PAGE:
BWW Reviews: Nashville Ballet's Lush and Romantic CINDERELLA Opens Its 26th Season

By: Oct. 29, 2011
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With new and expressive choreography by Paul Vasterling - set to Prokofiev's timelessly beautiful 1944 score - Nashville Ballet opens its 26th season with a sumptuous remounting of Cinderella which captures, once more, the sheer artistry of the company's dancers while giving audiences exactly what they want when they go to the ballet: flights of fancy wrapped up in a gorgeously adorned, artistically crafted package.

Exhilarating and uplifting, inspiring and visually stunning, Nashville Ballet's Cinderella shows the depth of the company's roster of dancers and offers a glimpse toward the future with the inclusion of students from The School of Nashville Ballet, a bevy of excited and wide-eyed youngsters who are obviously thrilled to be performing alongside their dancing idols and teachers.

Vasterling's skillful choreography for the piece allows his dancers to showcase their immense talents, focusing on their strengths as individuals and, in so doing, spotlighting the company's overall cohesiveness with a sense of elan and style. Cinderella further exemplifies Vasterling's tremendous versatility and artistic focus: The choreography is fluid, almost poetic in its retelling of the time-honored tale of the orphaned girl who finds redemption in the magic of love as she overcomes the obstacles of her difficult circumstances. Yet despite these weightier attributes, Vasterling infuses Cinderella with a sense of whimsy and flashes of comic brilliance due to his knowledgeable grasp of the company's estimable abilities and his task at hand.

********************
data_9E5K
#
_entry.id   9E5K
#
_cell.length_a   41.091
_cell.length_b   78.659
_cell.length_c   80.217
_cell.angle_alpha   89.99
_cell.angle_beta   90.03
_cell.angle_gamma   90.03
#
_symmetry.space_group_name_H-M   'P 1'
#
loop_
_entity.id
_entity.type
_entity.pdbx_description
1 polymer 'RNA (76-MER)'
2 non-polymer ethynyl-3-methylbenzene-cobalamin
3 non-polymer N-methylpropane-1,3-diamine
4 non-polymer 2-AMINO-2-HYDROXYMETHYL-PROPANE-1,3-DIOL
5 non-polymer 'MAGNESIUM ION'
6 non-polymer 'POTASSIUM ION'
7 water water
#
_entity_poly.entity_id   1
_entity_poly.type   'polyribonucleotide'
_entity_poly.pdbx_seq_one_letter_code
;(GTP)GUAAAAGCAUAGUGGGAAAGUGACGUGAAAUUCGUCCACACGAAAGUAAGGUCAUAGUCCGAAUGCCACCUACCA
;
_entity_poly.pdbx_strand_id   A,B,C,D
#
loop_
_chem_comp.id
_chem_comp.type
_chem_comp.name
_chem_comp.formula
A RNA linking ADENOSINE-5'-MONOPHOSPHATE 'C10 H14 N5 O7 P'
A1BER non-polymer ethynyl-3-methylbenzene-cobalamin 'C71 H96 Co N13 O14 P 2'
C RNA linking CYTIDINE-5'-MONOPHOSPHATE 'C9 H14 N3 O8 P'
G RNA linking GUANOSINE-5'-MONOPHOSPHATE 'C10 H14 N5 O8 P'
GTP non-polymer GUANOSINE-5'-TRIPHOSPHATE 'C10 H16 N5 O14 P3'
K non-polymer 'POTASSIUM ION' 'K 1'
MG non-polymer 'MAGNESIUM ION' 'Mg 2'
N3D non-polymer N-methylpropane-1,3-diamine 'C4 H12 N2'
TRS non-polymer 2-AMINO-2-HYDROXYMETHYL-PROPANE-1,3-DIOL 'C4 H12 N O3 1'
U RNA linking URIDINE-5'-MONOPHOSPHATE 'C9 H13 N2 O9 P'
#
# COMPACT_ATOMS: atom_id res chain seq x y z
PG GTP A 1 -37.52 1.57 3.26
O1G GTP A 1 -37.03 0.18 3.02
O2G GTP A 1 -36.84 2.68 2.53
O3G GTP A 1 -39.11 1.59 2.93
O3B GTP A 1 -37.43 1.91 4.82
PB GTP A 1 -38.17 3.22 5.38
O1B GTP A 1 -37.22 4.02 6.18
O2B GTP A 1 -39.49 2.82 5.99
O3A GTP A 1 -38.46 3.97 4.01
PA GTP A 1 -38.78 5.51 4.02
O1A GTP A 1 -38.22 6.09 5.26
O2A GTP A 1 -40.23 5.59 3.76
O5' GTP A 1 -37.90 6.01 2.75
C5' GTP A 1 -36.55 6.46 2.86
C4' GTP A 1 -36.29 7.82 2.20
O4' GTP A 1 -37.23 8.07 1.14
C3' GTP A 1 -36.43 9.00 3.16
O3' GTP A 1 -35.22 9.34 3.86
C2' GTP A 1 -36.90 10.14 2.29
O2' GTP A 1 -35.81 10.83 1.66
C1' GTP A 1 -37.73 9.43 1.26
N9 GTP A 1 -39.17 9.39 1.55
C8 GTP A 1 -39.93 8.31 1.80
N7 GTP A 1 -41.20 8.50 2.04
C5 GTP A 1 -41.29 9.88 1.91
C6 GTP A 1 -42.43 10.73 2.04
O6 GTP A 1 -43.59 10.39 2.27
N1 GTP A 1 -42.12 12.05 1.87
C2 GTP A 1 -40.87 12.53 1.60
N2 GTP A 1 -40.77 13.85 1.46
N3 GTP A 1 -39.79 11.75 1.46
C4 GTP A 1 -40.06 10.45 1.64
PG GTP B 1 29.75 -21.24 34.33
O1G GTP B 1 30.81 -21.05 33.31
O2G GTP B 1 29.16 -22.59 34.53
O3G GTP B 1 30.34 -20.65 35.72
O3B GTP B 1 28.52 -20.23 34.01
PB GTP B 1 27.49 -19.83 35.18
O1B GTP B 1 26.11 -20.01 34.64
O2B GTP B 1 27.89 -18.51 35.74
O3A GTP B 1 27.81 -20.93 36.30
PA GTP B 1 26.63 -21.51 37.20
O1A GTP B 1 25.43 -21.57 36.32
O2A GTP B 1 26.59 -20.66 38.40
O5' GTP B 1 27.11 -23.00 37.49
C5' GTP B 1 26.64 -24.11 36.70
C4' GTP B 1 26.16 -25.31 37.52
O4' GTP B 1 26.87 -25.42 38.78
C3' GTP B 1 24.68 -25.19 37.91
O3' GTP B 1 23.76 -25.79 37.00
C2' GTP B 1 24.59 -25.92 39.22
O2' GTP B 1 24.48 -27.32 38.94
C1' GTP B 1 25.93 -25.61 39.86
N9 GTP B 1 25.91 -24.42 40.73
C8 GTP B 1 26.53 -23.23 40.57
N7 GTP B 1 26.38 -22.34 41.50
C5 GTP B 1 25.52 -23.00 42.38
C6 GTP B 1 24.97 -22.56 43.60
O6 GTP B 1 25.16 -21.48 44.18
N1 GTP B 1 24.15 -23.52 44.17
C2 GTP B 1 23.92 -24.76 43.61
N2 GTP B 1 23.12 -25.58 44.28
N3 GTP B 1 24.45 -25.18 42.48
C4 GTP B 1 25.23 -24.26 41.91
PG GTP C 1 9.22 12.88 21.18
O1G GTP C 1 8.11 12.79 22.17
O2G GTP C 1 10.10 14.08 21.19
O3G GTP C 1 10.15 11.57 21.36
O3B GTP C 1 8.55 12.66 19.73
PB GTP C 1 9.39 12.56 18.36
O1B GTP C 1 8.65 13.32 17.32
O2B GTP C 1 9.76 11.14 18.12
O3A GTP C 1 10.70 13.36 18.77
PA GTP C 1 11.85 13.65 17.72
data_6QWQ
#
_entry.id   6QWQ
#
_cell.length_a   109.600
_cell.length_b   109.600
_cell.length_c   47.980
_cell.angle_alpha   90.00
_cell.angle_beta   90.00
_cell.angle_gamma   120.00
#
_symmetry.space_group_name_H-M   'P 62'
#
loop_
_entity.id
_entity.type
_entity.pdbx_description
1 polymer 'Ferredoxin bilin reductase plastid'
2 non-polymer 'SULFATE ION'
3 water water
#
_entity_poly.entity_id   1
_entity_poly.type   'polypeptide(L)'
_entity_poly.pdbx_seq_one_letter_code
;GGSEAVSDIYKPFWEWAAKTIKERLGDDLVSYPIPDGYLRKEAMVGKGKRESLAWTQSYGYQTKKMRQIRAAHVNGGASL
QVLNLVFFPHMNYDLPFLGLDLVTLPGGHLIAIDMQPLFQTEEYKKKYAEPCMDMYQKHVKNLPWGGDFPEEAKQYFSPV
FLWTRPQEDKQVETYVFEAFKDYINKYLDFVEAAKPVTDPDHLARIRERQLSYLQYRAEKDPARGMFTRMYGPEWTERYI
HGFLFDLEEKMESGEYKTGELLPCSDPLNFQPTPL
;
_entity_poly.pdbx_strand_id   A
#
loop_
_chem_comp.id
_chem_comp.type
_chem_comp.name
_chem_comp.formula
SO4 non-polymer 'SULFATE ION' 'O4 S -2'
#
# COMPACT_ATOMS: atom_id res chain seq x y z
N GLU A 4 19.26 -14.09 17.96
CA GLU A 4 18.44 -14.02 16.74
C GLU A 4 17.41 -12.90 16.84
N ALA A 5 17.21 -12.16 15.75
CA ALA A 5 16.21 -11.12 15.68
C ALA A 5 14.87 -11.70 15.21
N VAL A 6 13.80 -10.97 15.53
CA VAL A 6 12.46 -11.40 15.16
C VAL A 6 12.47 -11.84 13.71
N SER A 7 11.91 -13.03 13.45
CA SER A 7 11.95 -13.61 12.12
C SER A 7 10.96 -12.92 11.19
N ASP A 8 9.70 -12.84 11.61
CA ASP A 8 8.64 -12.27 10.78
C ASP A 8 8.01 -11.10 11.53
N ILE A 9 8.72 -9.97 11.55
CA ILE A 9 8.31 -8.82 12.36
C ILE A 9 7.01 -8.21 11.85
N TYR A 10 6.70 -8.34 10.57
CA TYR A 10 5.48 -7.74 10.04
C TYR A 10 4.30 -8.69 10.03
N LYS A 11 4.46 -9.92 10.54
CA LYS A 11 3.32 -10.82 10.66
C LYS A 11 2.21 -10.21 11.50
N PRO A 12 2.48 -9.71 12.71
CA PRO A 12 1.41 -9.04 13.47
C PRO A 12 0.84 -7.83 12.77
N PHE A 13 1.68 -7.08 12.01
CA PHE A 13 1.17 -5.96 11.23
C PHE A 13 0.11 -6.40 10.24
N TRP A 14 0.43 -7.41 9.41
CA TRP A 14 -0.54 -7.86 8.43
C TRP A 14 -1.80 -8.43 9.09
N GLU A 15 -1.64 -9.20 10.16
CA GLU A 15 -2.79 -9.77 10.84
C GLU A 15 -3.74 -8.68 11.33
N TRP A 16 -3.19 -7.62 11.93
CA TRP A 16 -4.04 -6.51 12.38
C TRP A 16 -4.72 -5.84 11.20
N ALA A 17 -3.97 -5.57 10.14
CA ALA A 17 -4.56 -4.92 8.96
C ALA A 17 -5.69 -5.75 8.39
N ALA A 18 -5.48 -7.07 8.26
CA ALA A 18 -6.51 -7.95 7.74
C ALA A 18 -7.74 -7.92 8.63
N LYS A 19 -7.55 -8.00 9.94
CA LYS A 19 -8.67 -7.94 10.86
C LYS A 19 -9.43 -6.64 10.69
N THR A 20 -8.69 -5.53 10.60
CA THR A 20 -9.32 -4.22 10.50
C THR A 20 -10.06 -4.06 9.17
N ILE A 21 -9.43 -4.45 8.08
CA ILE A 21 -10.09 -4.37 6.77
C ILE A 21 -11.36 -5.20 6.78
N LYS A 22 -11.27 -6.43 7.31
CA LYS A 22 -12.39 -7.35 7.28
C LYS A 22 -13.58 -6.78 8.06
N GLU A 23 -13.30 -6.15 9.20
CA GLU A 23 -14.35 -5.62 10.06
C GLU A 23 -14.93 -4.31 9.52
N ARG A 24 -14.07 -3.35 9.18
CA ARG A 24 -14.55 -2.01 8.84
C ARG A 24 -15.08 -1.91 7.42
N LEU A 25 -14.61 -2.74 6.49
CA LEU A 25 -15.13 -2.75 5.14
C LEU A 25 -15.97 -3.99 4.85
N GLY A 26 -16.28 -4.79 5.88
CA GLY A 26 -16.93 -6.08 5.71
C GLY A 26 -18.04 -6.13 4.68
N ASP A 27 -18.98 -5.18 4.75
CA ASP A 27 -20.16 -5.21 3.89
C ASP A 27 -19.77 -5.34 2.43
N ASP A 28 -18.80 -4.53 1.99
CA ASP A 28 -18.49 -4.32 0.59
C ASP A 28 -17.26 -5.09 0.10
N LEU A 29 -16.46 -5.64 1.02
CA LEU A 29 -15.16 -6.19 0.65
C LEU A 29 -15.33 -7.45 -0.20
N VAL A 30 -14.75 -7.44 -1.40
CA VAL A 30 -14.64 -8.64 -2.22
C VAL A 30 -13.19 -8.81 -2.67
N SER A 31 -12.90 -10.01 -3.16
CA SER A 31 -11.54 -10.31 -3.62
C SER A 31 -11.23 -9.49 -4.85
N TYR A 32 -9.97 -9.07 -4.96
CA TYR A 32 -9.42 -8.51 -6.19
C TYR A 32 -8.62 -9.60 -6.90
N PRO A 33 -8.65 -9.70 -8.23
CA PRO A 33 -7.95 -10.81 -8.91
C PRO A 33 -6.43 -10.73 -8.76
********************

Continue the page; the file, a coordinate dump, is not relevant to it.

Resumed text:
Nashville Ballet's prima ballerina Sadie Bo Harris assumes the title role with confidence, displaying her talents with an easy grace that endears her to the audience. Her subtle yet awe-inspiring transformation from scullery maid to ballroom beauty is palpably felt as she executes her turns beautifully, showing off her exquisite line with each movement, creating a memorable Cinderella in the process. Harris' luminous beauty allows her facial expressions to telegraph so many meanings of so many moments to her legions of adoring fans.

Harris is paired with the handsome and dashing Jon Upleger as the rakishly charming Prince of the kingdom and together they are the very embodiment of romantic fantasy, the stuff of childhood dreams brought vividly to life. Upleger's athletic and confident partnering of Harris perfectly matches her artistry with studied restraint, his superb performance as a dancer underscored by his commanding presence as an actor.